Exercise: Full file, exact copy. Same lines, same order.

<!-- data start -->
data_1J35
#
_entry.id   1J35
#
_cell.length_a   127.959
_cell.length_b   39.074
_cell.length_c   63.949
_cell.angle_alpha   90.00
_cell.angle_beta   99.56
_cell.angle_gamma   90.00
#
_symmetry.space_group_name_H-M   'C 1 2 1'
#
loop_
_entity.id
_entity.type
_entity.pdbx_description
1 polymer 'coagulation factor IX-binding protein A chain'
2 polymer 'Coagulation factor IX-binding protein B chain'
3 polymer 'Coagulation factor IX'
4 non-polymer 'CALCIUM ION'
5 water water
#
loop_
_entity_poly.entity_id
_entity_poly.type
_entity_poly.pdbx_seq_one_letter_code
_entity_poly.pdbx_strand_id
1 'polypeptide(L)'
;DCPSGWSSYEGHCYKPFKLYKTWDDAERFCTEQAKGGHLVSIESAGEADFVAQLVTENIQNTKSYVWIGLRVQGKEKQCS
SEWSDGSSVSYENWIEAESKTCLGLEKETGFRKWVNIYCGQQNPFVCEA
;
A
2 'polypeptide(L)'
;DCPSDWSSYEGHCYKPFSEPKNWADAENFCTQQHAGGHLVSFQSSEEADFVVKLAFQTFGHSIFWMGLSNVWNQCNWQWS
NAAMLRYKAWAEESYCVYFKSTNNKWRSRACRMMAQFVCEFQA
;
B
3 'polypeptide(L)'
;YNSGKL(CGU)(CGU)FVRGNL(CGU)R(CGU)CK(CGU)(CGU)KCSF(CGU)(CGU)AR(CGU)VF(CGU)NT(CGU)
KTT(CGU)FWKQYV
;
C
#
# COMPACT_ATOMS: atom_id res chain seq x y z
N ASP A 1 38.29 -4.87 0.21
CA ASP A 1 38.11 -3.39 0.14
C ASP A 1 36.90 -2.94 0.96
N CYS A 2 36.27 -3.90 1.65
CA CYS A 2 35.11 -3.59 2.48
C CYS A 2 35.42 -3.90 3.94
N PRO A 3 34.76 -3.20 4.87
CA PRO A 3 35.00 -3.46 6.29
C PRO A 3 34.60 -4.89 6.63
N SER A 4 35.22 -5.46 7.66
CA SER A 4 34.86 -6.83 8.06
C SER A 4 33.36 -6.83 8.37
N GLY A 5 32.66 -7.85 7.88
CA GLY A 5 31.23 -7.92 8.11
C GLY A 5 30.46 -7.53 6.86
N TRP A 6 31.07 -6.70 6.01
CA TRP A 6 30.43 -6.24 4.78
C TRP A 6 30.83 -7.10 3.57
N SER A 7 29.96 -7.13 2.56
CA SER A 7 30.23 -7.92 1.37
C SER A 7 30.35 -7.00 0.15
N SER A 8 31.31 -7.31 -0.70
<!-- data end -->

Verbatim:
data_1J35
#
_entry.id   1J35
#
_cell.length_a   127.959
_cell.length_b   39.074
_cell.length_c   63.949
_cell.angle_alpha   90.00
_cell.angle_beta   99.56
_cell.angle_gamma   90.00
#
_symmetry.space_group_name_H-M   'C 1 2 1'
#
loop_
_entity.id
_entity.type
_entity.pdbx_description
1 polymer 'coagulation factor IX-binding protein A chain'
2 polymer 'Coagulation factor IX-binding protein B chain'
3 polymer 'Coagulation factor IX'
4 non-polymer 'CALCIUM ION'
5 water water
#
loop_
_entity_poly.entity_id
_entity_poly.type
_entity_poly.pdbx_seq_one_letter_code
_entity_poly.pdbx_strand_id
1 'polypeptide(L)'
;DCPSGWSSYEGHCYKPFKLYKTWDDAERFCTEQAKGGHLVSIESAGEADFVAQLVTENIQNTKSYVWIGLRVQGKEKQCS
SEWSDGSSVSYENWIEAESKTCLGLEKETGFRKWVNIYCGQQNPFVCEA
;
A
2 'polypeptide(L)'
;DCPSDWSSYEGHCYKPFSEPKNWADAENFCTQQHAGGHLVSFQSSEEADFVVKLAFQTFGHSIFWMGLSNVWNQCNWQWS
NAAMLRYKAWAEESYCVYFKSTNNKWRSRACRMMAQFVCEFQA
;
B
3 'polypeptide(L)'
;YNSGKL(CGU)(CGU)FVRGNL(CGU)R(CGU)CK(CGU)(CGU)KCSF(CGU)(CGU)AR(CGU)VF(CGU)NT(CGU)
KTT(CGU)FWKQYV
;
C
#
# COMPACT_ATOMS: atom_id res chain seq x y z
N ASP A 1 38.29 -4.87 0.21
CA ASP A 1 38.11 -3.39 0.14
C ASP A 1 36.90 -2.94 0.96
N CYS A 2 36.27 -3.90 1.65
CA CYS A 2 35.11 -3.59 2.48
C CYS A 2 35.42 -3.90 3.94
N PRO A 3 34.76 -3.20 4.87
CA PRO A 3 35.00 -3.46 6.29
C PRO A 3 34.60 -4.89 6.63
N SER A 4 35.22 -5.46 7.66
CA SER A 4 34.86 -6.83 8.06
C SER A 4 33.36 -6.83 8.37
N GLY A 5 32.66 -7.85 7.88
CA GLY A 5 31.23 -7.92 8.11
C GLY A 5 30.46 -7.53 6.86
N TRP A 6 31.07 -6.70 6.01
CA TRP A 6 30.43 -6.24 4.78
C TRP A 6 30.83 -7.10 3.57
N SER A 7 29.96 -7.13 2.56
CA SER A 7 30.23 -7.92 1.37
C SER A 7 30.35 -7.00 0.15
N SER A 8 31.31 -7.31 -0.70